Finding Leisure in China gives an American account of China, building an outside perspective, rather than a subjective study of itself; this method is instructive to help China understand how they are regarded and draw insights for future consideration. Godbey opens each chapter with enjoyable, personal anecdotes and observations from his time in China to bring a westernised understanding of his experiences and the Chinese spirit. He continues to expand on western methods and views, whilst appealing to Chinese life and arguing the benefits and obstacles which may arise when applied to China. Godbey’s longstanding relationship with China provides an informed, eloquent and firm assessment of the issues the country faces. Song then reflects frankly on these points, to rationalise and clarify a Chinese standpoint and acknowledge the contrast of views and any research needed to make them comparable. Song also includes examples of studies from prospering countries to consider wider viewpoints and their adaptability to the Chinese culture. While some points emerge as a little repetitive, this provides an overall picture with in depth explanations and theories from a range of perspectives, as well as acknowledging the problems that arise from a cross-cultural comparison of views. The combined writing styles result in a thoughtful, insightful and interesting read which brings an entirely new perception to anyone reading – resulting in a far deeper understanding of what is needed for China to progress, than could be achieved by merely one author.
The book is divided into eleven chapters with Godbey giving his account first, and then Song responding. It opens with Godbey pondering what is worth doing with free time and showing how this change is needed in China – socially, globally and environmentally. The next two chapters go on to explain Chinese traditions and culture by demonstrating social differences between China and the US and depicting the Chinese cultural influences of Taoism and Confucianism through its historical and political reigns. The third chapter discusses what this now means for cultural attitudes towards work/life balance and what is needed to shift this. Chapter four seeks to define leisure suitably for China and to understand the broad spectrum of activities this entails; this includes looking at how to measure leisure activities, as well as motivations. The next three chapters pursue examples of countries with thriving leisure models and what organisations are involved to make this succeed. Godbey and Song then build on these roles and look to understand what is needed from the government to improve quality of life; They continue by considering how this may increase tourism and how new concepts can be filtered down through education and the community to help China develop with their values at the forefront of the reform. The penultimate three chapters aim to draw attention to the issues of environmental safety and the urgent actions that need to be undertaken, including address social spaces, crowding, transport, pollution and major sustainability issues. The final chapter paints an idealistic vision of China in the future with many of these issues resolved or improving, whilst also reminding us of the daunting task that is changing the habits of an ancient culture.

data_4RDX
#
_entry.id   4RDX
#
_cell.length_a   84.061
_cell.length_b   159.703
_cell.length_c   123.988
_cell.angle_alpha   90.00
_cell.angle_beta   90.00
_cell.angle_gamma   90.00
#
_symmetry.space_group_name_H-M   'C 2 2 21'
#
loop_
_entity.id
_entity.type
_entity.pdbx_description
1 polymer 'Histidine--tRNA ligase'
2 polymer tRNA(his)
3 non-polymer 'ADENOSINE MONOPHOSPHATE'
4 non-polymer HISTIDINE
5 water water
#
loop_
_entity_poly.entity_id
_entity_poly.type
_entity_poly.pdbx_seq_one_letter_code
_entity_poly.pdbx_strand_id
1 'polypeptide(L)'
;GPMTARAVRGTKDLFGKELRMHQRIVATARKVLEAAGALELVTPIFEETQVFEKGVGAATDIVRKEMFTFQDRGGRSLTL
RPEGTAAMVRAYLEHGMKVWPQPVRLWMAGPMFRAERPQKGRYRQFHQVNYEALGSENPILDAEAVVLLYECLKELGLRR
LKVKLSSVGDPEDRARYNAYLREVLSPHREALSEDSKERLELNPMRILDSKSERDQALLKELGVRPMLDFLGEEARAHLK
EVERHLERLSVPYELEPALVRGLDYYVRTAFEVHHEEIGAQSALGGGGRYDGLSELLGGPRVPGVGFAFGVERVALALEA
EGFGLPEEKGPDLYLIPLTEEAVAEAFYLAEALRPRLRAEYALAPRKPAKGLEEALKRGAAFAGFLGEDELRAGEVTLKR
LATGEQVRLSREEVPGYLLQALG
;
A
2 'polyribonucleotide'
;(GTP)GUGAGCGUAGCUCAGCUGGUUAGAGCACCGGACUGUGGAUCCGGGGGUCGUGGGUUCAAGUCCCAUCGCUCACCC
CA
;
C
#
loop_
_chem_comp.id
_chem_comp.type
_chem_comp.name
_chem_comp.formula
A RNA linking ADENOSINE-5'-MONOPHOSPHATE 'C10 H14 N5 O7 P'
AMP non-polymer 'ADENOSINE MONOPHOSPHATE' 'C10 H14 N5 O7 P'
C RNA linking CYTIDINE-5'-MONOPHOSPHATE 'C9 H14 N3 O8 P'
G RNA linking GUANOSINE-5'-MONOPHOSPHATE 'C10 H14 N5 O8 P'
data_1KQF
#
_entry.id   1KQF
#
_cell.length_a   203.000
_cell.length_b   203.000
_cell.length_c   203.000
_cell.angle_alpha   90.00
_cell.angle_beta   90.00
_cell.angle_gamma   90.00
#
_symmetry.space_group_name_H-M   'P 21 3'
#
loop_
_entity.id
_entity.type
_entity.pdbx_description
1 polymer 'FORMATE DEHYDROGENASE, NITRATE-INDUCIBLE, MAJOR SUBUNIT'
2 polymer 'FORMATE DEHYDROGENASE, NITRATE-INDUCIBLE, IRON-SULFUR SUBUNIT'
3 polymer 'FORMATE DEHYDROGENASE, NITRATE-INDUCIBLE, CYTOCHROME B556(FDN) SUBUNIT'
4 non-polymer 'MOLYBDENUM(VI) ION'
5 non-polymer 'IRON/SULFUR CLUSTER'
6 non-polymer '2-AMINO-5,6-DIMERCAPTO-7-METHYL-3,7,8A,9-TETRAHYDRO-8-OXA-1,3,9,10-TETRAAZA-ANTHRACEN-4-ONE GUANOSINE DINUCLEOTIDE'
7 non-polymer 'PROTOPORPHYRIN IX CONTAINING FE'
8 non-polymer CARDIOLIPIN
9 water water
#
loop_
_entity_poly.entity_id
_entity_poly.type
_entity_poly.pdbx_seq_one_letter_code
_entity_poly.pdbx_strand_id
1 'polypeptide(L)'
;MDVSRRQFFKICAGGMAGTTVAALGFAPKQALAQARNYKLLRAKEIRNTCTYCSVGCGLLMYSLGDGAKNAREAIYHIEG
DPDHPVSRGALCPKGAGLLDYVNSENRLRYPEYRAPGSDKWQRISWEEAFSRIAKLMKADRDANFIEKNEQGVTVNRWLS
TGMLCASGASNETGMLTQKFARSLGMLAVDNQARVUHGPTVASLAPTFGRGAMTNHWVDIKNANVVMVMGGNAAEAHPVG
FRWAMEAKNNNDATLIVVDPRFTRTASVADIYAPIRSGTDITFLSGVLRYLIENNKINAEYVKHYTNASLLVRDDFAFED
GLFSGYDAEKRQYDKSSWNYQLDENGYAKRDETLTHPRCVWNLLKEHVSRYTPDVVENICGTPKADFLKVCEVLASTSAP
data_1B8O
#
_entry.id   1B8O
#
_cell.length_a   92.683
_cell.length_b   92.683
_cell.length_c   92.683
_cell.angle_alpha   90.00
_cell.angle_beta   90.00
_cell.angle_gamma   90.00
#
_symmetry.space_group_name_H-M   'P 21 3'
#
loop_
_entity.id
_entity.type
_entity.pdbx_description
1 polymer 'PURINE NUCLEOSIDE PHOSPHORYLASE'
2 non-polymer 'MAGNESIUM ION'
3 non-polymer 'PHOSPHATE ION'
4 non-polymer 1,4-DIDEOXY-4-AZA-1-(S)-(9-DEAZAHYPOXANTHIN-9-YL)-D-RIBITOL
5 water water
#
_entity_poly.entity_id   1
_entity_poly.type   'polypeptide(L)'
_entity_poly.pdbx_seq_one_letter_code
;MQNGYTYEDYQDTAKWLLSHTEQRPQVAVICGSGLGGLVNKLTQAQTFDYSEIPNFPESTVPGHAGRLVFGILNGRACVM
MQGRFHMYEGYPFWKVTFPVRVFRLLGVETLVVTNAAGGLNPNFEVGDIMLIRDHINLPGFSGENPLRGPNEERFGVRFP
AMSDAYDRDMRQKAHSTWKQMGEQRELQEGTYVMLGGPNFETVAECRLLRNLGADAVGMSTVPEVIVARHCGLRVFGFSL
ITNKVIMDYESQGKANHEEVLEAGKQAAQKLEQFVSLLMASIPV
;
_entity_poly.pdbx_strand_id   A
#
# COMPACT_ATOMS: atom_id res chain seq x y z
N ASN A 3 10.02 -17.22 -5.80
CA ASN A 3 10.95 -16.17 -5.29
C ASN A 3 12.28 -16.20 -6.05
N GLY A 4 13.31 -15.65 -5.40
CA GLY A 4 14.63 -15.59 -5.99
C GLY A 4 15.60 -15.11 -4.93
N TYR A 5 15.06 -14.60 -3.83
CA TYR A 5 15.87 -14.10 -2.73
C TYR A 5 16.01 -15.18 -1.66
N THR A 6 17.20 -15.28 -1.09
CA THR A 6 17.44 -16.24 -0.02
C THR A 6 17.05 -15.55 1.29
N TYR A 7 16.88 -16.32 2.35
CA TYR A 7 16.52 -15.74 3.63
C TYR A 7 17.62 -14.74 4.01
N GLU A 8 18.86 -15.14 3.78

The book is written for both the general public and academia and it succeeds in presenting us with an original, insightful narrative, whilst providing a critical and honest account of China’s current position with respect to improving everyday life. The experiences and practical thoughts which are presented make this book would an excellent choice to bring forward a discussion of current issues, amongst the public, academia and policy makers, to find the best route for China to move forward. Finding Leisure in China highlights the significant benefits leisure could have for China and some of the great difficulties that need to be overcome to achieve these benefits, whilst taking practical steps towards this by seeking out successful theoretical and existing models. Not only does it give a wider understanding of China with a unique view of its cultural practices, but enables us to reflect on ourselves, learning from the separate accounts of China it presents. Ultimately, this book produces fruitful discussion in helping China find successful models of leisure to carry out with their traditions at heart.